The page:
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Protect our public lands and waters from fossil fuels

Delivery to the Department of the Interior

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What’s At Stake

The public land and waters of this country when undeveloped are places that provide refuge and habitat for wildlife, form natural resistance to climate change, and help maintain clean water and clear air that all of us rely on. Further, these lands are the ancestral homes and provide spiritual and cultural significance to many Native American and indigenous people and they provide respite for many seeking solace in the wilderness. However, vast swaths of public lands and waters have been opened up to private corporations to drill for oil and gas and to mine for coal. As a result, nearly 25% of climate-cooking emissions from the United States come from fossil fuels pumped or mined from lands and waters that belong to the public. It doesn’t have to be this way. The Biden administration has committed to tackling the climate crisis, and we need to help turn these words into action.

During his first week in office, President Biden directed the Department of the Interior to put a pause on oil and gas leasing across all public lands and waters while the administration conducts a comprehensive review of the nation’s federal fossil fuel program.

Encourage the Department of the Interior to follow through on its commitments to address the climate crisis and advance environmental justice by embracing solutions and reforms that benefit people and communities over corporate polluters.

This will be the first time the government has ever done a comprehensive review of the climate and other environmental impacts from oil and gas development on federal lands and waters. Doing so is essential to begin to reform the federal fossil fuel program.

Oil and gas pollution disproportionately harms low-income communities. Air pollution from oil and gas extraction causes public health harms, and long-term exposure to air pollution is associated with higher COVID-19 mortality rates. A pause on oil and gas leasing and re-evaluation of the entire leasing program is a step toward addressing the disproportionate harms on these front-line communities.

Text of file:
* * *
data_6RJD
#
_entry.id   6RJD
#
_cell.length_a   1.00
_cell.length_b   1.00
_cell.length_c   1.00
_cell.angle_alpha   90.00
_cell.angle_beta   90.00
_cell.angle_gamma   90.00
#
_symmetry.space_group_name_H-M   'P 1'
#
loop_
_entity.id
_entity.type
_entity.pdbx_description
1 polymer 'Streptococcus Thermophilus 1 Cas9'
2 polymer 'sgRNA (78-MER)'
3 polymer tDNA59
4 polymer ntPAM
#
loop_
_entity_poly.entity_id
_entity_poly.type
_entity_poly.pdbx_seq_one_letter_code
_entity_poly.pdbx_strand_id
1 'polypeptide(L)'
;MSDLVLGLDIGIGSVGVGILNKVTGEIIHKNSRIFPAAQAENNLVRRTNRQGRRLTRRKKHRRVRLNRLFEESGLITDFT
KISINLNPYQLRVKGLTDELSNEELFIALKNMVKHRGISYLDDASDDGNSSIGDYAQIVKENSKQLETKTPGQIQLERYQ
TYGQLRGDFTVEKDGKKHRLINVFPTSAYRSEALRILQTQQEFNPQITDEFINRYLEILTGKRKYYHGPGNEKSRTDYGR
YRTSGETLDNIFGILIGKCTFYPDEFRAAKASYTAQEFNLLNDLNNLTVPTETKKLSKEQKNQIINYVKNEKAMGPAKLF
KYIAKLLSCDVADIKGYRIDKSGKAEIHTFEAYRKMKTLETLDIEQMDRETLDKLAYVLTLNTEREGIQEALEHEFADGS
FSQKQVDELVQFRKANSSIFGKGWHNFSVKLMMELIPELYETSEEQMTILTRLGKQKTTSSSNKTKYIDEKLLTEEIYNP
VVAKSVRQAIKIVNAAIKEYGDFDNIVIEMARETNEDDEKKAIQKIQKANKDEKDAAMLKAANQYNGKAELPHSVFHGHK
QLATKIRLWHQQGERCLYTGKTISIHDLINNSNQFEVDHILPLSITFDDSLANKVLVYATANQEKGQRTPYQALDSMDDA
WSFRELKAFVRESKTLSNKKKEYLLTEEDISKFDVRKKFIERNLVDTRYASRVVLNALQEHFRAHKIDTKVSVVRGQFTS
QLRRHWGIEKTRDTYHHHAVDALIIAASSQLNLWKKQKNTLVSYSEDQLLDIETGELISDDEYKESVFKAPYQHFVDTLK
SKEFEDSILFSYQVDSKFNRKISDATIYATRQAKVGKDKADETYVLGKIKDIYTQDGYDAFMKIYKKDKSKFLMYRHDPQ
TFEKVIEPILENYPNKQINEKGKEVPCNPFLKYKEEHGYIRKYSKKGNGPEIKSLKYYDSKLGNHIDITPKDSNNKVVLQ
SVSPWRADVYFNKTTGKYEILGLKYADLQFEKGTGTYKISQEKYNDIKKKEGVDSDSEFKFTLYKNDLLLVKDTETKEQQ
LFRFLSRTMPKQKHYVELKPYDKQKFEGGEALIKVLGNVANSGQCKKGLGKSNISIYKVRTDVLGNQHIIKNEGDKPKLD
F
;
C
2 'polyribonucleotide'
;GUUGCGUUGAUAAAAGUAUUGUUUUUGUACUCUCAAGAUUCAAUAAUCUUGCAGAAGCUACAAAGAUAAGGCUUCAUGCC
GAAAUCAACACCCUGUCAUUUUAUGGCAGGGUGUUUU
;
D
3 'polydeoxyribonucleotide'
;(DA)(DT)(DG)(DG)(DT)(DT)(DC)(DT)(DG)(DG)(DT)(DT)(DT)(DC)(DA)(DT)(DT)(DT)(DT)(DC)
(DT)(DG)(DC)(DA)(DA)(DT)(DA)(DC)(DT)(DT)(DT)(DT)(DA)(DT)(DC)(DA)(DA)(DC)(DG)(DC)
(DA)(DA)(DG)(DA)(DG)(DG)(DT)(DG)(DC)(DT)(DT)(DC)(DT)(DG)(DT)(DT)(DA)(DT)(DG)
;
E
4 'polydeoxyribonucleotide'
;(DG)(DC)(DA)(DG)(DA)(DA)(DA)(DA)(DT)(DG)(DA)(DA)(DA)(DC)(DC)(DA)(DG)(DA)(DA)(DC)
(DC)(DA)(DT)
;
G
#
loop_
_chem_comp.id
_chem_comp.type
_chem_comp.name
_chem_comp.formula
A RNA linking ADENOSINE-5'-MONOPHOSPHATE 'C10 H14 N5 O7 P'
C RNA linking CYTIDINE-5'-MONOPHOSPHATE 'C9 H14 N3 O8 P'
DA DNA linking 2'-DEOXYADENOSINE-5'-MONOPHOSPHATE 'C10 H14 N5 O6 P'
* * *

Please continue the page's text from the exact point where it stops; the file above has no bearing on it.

We as a country cannot stand up and say we are doing something about the climate and the biodiversity crisis while our public lands are responsible for a quarter of all U.S. emissions from fossil fuel extraction and burning. Tell the Biden administration that we must do all we can to fix the broken federal oil and gas leasing and permitting program.

Oil drilling operations in Kern County, Calif.
Chris Jordan-Bloch / Earthjustice

Oil drilling operations in Kern County, Calif.

Your Actions Matter

Your messages make a difference, even if we have leaders who don't want to listen. Here's why.

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You level the playing field.

Elected officials pay attention when they see that we are paying attention.

They may be hearing from industry lobbyists left and right, but hearing the stories of their constituents — that’s your power.

Our legislators serve at the pleasure of the people who gave them their job — you. When you contact your elected official, you’re putting a face and a name on an issue. Whether or not you voted for them, they work for you, for the duration of their term.

Make sure your elected officials know whose community and whose values they represent. (Find your local, state, and federal elected officials.)

Your action is with us in court.

If a federal agency finalizes a harmful action, the record of public comments provides a basis for bringing them into court.

Throughout each of the public comment periods we alert you to, Earthjustice’s attorneys are researching and writing in-depth, technical comments to submit — detailing how the regulation could and should be stronger to protect the environment, our communities, and our planet.

We need you to join us — your specific experiences, knowledge, and voice are crucial to add to the Administrative Record through the comment periods.

Lawsuits we file that challenge weak or harmful federal regulations rely on what was submitted during the comment period. The court can only look at documents that are in the Administrative Record — including the public comments — to decide if the agency did something improper.

Your actions aid our litigation. Taking action and submitting comments during a comment period is substantively important.

It’s the law.

Federal agencies must pause what they’re doing and ask for — and consider — your comment.

Many of us may have never heard of the National Environmental Policy Act (NEPA) and the Administrative Procedure Act (APA), but laws like these require our government to ask the public to weigh in before agencies adopt or change regulations.

Regulations essentially describe how federal agencies will carry out laws — including decisions that could undermine science, or weaken safeguards on public health.

Public comments are collected at various points throughout the federal government’s rulemaking process, including when a regulation is proposed and finalized. (Learn more about the rulemaking process.) These comments become part of the official, legal public record — the “Administrative Record.”

When the public responds with a huge outpouring of support for environmental protections, these individual messages collectively undercut politicians' attempts to claim otherwise.

What this means is each of us can take a role in shaping the rules our government creates — and ensuring those rules are fair and effective.